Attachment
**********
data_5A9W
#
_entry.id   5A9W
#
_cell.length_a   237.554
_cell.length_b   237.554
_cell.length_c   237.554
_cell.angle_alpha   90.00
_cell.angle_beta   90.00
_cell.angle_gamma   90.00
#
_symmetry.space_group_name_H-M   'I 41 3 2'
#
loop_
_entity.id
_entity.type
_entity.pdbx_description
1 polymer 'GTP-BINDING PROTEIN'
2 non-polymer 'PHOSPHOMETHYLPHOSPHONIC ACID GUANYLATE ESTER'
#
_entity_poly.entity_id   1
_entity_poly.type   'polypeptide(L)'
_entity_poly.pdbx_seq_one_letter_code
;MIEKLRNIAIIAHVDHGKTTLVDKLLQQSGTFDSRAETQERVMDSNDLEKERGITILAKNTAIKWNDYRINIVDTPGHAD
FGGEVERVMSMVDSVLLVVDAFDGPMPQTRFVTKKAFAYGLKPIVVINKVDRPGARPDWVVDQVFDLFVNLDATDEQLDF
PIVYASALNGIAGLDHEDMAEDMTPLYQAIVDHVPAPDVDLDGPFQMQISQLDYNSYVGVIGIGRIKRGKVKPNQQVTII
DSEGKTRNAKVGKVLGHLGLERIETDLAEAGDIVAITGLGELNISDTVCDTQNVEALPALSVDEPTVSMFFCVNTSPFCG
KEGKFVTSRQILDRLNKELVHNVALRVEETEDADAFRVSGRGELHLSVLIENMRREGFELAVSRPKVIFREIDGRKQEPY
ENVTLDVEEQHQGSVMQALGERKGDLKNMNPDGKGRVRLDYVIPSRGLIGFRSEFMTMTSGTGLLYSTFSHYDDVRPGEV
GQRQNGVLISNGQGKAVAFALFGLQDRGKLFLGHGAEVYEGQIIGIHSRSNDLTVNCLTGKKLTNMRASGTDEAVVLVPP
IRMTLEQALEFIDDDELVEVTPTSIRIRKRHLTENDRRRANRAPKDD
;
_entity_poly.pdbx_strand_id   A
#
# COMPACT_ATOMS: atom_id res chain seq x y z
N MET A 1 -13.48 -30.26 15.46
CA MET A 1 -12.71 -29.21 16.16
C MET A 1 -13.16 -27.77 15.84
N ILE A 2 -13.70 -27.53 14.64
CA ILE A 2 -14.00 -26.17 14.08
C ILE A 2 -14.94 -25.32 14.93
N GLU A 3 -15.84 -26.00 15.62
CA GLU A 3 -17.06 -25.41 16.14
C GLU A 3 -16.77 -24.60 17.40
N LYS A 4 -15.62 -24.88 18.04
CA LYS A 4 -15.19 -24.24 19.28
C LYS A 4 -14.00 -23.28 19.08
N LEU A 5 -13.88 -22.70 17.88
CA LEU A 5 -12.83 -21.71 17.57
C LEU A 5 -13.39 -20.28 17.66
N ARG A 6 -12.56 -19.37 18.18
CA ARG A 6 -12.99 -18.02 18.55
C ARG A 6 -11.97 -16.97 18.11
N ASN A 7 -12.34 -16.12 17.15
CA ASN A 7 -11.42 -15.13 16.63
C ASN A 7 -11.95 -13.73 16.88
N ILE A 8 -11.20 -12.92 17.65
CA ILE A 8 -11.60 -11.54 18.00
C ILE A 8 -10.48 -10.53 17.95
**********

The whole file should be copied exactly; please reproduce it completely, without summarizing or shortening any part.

data_5A9W
#
_entry.id   5A9W
#
_cell.length_a   237.554
_cell.length_b   237.554
_cell.length_c   237.554
_cell.angle_alpha   90.00
_cell.angle_beta   90.00
_cell.angle_gamma   90.00
#
_symmetry.space_group_name_H-M   'I 41 3 2'
#
loop_
_entity.id
_entity.type
_entity.pdbx_description
1 polymer 'GTP-BINDING PROTEIN'
2 non-polymer 'PHOSPHOMETHYLPHOSPHONIC ACID GUANYLATE ESTER'
#
_entity_poly.entity_id   1
_entity_poly.type   'polypeptide(L)'
_entity_poly.pdbx_seq_one_letter_code
;MIEKLRNIAIIAHVDHGKTTLVDKLLQQSGTFDSRAETQERVMDSNDLEKERGITILAKNTAIKWNDYRINIVDTPGHAD
FGGEVERVMSMVDSVLLVVDAFDGPMPQTRFVTKKAFAYGLKPIVVINKVDRPGARPDWVVDQVFDLFVNLDATDEQLDF
PIVYASALNGIAGLDHEDMAEDMTPLYQAIVDHVPAPDVDLDGPFQMQISQLDYNSYVGVIGIGRIKRGKVKPNQQVTII
DSEGKTRNAKVGKVLGHLGLERIETDLAEAGDIVAITGLGELNISDTVCDTQNVEALPALSVDEPTVSMFFCVNTSPFCG
KEGKFVTSRQILDRLNKELVHNVALRVEETEDADAFRVSGRGELHLSVLIENMRREGFELAVSRPKVIFREIDGRKQEPY
ENVTLDVEEQHQGSVMQALGERKGDLKNMNPDGKGRVRLDYVIPSRGLIGFRSEFMTMTSGTGLLYSTFSHYDDVRPGEV
GQRQNGVLISNGQGKAVAFALFGLQDRGKLFLGHGAEVYEGQIIGIHSRSNDLTVNCLTGKKLTNMRASGTDEAVVLVPP
IRMTLEQALEFIDDDELVEVTPTSIRIRKRHLTENDRRRANRAPKDD
;
_entity_poly.pdbx_strand_id   A
#
# COMPACT_ATOMS: atom_id res chain seq x y z
N MET A 1 -13.48 -30.26 15.46
CA MET A 1 -12.71 -29.21 16.16
C MET A 1 -13.16 -27.77 15.84
N ILE A 2 -13.70 -27.53 14.64
CA ILE A 2 -14.00 -26.17 14.08
C ILE A 2 -14.94 -25.32 14.93
N GLU A 3 -15.84 -26.00 15.62
CA GLU A 3 -17.06 -25.41 16.14
C GLU A 3 -16.77 -24.60 17.40
N LYS A 4 -15.62 -24.88 18.04
CA LYS A 4 -15.19 -24.24 19.28
C LYS A 4 -14.00 -23.28 19.08
N LEU A 5 -13.88 -22.70 17.88
CA LEU A 5 -12.83 -21.71 17.57
C LEU A 5 -13.39 -20.28 17.66
N ARG A 6 -12.56 -19.37 18.18
CA ARG A 6 -12.99 -18.02 18.55
C ARG A 6 -11.97 -16.97 18.11
N ASN A 7 -12.34 -16.12 17.15
CA ASN A 7 -11.42 -15.13 16.63
C ASN A 7 -11.95 -13.73 16.88
N ILE A 8 -11.20 -12.92 17.65
CA ILE A 8 -11.60 -11.54 18.00
C ILE A 8 -10.48 -10.53 17.95